While on the one hand India is expected to protect its food security concerns as well as farm livelihoods at the international negotiations, the autonomous liberalization that goes unheeded at the domestic policy level is likely to inflict a much bigger blow to the future of Indian agriculture. For a country which has 600 million people dependent upon agriculture, and given that urban employment opportunities are fast drying, the challenge should be on how to make farming economically viable. Contrary to the dominant economic thinking, agriculture alone has the potential to reboot the economy. Outsourcing food production to BRICS countries, and opening up to cheaper imports, will not only destroy food self-sufficiency but once again make India to stand with a begging bowl. 
Importing Pulses is a Bad Idea, Even if From India's BRICS Partners. The Wire. Oct 16, 2016http://thewire.in/73335/importing-pulses-bad-idea-even-indias-brics-partners/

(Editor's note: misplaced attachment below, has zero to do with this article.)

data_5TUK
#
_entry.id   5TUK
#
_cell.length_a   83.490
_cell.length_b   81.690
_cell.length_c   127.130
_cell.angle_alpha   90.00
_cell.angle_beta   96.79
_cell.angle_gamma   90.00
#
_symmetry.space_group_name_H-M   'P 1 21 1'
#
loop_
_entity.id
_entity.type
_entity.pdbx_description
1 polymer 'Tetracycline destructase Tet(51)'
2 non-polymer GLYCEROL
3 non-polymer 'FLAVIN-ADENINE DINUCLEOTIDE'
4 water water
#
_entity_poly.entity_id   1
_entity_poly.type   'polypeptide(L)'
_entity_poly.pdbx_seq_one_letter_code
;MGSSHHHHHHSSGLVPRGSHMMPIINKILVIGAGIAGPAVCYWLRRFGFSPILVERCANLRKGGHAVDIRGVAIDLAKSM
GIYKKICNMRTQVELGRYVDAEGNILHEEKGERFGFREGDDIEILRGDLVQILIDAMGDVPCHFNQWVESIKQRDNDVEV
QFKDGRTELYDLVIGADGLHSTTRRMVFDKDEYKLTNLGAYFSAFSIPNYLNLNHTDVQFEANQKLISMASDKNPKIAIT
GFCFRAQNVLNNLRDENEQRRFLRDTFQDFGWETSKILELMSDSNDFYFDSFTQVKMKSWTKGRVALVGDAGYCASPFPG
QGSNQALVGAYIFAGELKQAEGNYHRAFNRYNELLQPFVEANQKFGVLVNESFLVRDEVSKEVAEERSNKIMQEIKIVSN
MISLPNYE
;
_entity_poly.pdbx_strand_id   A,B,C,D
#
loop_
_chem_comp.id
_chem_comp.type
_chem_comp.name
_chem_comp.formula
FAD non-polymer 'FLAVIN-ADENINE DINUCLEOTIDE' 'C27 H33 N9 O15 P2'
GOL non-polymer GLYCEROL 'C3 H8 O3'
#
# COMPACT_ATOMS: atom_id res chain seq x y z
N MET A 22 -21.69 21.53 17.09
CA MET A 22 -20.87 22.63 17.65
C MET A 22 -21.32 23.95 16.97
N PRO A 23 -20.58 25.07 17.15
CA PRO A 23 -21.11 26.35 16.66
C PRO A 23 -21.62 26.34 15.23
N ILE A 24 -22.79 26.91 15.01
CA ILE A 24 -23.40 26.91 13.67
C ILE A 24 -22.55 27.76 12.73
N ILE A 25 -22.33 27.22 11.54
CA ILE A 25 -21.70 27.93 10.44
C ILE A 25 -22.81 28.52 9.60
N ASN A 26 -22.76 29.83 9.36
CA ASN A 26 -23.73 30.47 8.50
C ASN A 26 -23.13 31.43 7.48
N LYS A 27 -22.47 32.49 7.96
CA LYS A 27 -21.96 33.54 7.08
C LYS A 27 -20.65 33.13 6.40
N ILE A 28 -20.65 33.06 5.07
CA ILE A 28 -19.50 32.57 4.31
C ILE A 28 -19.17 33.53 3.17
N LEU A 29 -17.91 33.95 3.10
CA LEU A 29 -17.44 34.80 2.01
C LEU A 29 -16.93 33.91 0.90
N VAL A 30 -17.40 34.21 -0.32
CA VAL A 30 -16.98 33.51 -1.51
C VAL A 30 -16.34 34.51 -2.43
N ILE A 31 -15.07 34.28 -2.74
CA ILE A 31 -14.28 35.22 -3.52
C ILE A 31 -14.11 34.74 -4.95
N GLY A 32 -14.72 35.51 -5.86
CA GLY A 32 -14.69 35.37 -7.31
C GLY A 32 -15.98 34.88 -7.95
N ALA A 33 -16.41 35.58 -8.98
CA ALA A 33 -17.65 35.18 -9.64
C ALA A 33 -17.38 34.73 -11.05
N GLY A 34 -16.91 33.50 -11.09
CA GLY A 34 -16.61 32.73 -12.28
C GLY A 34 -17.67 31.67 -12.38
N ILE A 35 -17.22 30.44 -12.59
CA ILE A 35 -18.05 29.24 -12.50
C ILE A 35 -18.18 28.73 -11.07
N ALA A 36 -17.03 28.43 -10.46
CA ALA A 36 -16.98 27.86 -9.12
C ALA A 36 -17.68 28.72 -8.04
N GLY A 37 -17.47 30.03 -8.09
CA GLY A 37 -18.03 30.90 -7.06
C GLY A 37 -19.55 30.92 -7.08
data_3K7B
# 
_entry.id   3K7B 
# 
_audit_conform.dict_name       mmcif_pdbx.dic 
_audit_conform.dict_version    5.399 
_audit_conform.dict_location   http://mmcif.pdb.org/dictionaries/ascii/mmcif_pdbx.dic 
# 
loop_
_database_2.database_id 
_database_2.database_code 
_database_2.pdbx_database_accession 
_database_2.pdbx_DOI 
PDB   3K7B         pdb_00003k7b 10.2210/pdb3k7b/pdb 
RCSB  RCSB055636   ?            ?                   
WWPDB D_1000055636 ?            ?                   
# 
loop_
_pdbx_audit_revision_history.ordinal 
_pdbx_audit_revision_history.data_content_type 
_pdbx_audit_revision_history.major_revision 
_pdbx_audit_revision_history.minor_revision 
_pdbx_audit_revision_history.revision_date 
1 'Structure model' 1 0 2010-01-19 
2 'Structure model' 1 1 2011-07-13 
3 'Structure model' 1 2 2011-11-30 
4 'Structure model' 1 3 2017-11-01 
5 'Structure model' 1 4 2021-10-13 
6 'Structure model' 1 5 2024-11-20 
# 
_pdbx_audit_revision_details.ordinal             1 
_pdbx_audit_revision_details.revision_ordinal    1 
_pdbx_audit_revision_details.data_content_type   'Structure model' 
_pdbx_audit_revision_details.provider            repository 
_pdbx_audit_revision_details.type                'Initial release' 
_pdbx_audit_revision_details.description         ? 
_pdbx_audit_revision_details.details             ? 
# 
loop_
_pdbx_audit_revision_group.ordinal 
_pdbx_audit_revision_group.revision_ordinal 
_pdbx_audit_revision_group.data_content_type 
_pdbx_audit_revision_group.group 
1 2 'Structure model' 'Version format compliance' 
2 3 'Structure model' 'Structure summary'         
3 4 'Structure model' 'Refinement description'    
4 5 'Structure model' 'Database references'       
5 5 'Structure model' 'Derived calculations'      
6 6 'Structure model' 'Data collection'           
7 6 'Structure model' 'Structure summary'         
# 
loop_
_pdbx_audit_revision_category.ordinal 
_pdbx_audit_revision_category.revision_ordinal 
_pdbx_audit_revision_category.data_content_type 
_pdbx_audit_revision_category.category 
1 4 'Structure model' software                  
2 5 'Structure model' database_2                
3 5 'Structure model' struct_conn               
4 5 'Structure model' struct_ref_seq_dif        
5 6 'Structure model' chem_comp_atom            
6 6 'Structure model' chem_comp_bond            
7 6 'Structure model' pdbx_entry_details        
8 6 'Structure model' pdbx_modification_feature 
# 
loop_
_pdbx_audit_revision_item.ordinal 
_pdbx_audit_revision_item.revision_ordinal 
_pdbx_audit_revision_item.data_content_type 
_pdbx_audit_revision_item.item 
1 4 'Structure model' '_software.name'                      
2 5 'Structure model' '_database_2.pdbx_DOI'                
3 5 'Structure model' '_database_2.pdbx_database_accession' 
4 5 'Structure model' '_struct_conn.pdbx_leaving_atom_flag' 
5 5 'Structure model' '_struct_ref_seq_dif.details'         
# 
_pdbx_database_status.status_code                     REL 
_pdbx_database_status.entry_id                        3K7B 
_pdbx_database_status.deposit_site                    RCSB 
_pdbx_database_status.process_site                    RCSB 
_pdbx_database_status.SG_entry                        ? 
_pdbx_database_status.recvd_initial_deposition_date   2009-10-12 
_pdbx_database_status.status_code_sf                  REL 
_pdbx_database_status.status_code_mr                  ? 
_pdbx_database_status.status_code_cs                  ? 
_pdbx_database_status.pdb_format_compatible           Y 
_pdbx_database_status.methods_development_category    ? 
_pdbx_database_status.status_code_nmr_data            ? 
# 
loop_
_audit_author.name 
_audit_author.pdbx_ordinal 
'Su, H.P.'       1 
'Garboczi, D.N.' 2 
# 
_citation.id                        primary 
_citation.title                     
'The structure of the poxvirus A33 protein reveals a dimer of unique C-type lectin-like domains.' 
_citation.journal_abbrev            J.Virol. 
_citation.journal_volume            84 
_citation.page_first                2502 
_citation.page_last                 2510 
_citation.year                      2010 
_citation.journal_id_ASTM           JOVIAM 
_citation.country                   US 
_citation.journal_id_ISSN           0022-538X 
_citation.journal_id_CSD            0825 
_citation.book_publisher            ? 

Categories: Ecological News

Global Hunger Index: India's dismal performance in combating hunger

Ground Reality - Tue, 10/18/2016 - 12:43

This has become an annual ritual. The Washington-based International Food Policy Research Institute (IFPRI) releases its Global Hunger Index ranking countries in proportion to its population living faced with hunger and under nutrition. India ranks 97 among the 118 developing nations, faring worse than all its neighbours except for Pakistan.
In the first such index prepared eleven years back in 2006, India had ranked 96 among 119 countries. So this year, when the GDP growth rate is being claimed to be among the highest in the world, India had fared worse than where it stood 11 years back.